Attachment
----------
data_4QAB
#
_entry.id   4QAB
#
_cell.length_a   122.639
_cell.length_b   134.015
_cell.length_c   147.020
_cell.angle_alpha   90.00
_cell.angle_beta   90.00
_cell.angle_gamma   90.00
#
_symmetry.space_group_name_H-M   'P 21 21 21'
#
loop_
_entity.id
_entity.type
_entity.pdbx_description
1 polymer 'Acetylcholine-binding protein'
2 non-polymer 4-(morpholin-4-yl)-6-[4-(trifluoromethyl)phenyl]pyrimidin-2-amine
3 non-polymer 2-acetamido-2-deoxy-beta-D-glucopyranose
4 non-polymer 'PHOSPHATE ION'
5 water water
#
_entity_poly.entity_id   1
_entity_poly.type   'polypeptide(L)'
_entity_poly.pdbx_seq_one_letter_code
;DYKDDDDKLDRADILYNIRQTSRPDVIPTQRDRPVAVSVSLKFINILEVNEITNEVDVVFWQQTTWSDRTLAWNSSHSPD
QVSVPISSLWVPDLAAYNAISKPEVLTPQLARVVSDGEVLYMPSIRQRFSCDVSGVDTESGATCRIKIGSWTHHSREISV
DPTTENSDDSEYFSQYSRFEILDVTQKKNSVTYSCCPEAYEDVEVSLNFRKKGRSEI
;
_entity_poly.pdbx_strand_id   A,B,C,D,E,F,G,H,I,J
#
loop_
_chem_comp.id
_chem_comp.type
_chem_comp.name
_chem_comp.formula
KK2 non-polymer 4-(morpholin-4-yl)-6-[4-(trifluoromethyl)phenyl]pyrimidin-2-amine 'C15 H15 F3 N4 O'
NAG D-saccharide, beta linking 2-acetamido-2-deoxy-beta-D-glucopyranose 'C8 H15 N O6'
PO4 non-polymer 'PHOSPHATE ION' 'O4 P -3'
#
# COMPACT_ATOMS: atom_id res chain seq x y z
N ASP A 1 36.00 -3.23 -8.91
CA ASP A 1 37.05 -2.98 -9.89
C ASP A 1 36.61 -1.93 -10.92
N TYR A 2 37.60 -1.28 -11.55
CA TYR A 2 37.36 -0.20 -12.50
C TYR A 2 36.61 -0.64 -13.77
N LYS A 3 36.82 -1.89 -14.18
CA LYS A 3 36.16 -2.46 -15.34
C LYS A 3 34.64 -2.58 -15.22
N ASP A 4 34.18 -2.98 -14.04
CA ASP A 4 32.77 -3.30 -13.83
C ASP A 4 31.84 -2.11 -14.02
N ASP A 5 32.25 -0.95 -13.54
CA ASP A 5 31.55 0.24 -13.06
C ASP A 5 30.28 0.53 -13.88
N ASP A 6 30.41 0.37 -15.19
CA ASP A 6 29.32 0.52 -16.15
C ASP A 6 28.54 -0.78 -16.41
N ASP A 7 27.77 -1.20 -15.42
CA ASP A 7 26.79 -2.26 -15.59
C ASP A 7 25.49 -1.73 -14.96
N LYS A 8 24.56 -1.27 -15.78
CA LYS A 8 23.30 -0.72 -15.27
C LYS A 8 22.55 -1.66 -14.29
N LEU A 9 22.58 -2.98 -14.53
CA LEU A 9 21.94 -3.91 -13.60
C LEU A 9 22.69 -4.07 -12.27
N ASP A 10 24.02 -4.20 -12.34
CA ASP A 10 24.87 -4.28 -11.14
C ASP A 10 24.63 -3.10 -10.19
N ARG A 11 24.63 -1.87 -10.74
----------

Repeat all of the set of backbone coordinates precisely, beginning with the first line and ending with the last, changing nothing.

data_4QAB
#
_entry.id   4QAB
#
_cell.length_a   122.639
_cell.length_b   134.015
_cell.length_c   147.020
_cell.angle_alpha   90.00
_cell.angle_beta   90.00
_cell.angle_gamma   90.00
#
_symmetry.space_group_name_H-M   'P 21 21 21'
#
loop_
_entity.id
_entity.type
_entity.pdbx_description
1 polymer 'Acetylcholine-binding protein'
2 non-polymer 4-(morpholin-4-yl)-6-[4-(trifluoromethyl)phenyl]pyrimidin-2-amine
3 non-polymer 2-acetamido-2-deoxy-beta-D-glucopyranose
4 non-polymer 'PHOSPHATE ION'
5 water water
#
_entity_poly.entity_id   1
_entity_poly.type   'polypeptide(L)'
_entity_poly.pdbx_seq_one_letter_code
;DYKDDDDKLDRADILYNIRQTSRPDVIPTQRDRPVAVSVSLKFINILEVNEITNEVDVVFWQQTTWSDRTLAWNSSHSPD
QVSVPISSLWVPDLAAYNAISKPEVLTPQLARVVSDGEVLYMPSIRQRFSCDVSGVDTESGATCRIKIGSWTHHSREISV
DPTTENSDDSEYFSQYSRFEILDVTQKKNSVTYSCCPEAYEDVEVSLNFRKKGRSEI
;
_entity_poly.pdbx_strand_id   A,B,C,D,E,F,G,H,I,J
#
loop_
_chem_comp.id
_chem_comp.type
_chem_comp.name
_chem_comp.formula
KK2 non-polymer 4-(morpholin-4-yl)-6-[4-(trifluoromethyl)phenyl]pyrimidin-2-amine 'C15 H15 F3 N4 O'
NAG D-saccharide, beta linking 2-acetamido-2-deoxy-beta-D-glucopyranose 'C8 H15 N O6'
PO4 non-polymer 'PHOSPHATE ION' 'O4 P -3'
#
# COMPACT_ATOMS: atom_id res chain seq x y z
N ASP A 1 36.00 -3.23 -8.91
CA ASP A 1 37.05 -2.98 -9.89
C ASP A 1 36.61 -1.93 -10.92
N TYR A 2 37.60 -1.28 -11.55
CA TYR A 2 37.36 -0.20 -12.50
C TYR A 2 36.61 -0.64 -13.77
N LYS A 3 36.82 -1.89 -14.18
CA LYS A 3 36.16 -2.46 -15.34
C LYS A 3 34.64 -2.58 -15.22
N ASP A 4 34.18 -2.98 -14.04
CA ASP A 4 32.77 -3.30 -13.83
C ASP A 4 31.84 -2.11 -14.02
N ASP A 5 32.25 -0.95 -13.54
CA ASP A 5 31.55 0.24 -13.06
C ASP A 5 30.28 0.53 -13.88
N ASP A 6 30.41 0.37 -15.19
CA ASP A 6 29.32 0.52 -16.15
C ASP A 6 28.54 -0.78 -16.41
N ASP A 7 27.77 -1.20 -15.42
CA ASP A 7 26.79 -2.26 -15.59
C ASP A 7 25.49 -1.73 -14.96
N LYS A 8 24.56 -1.27 -15.78
CA LYS A 8 23.30 -0.72 -15.27
C LYS A 8 22.55 -1.66 -14.29
N LEU A 9 22.58 -2.98 -14.53
CA LEU A 9 21.94 -3.91 -13.60
C LEU A 9 22.69 -4.07 -12.27
N ASP A 10 24.02 -4.20 -12.34
CA ASP A 10 24.87 -4.28 -11.14
C ASP A 10 24.63 -3.10 -10.19
N ARG A 11 24.63 -1.87 -10.74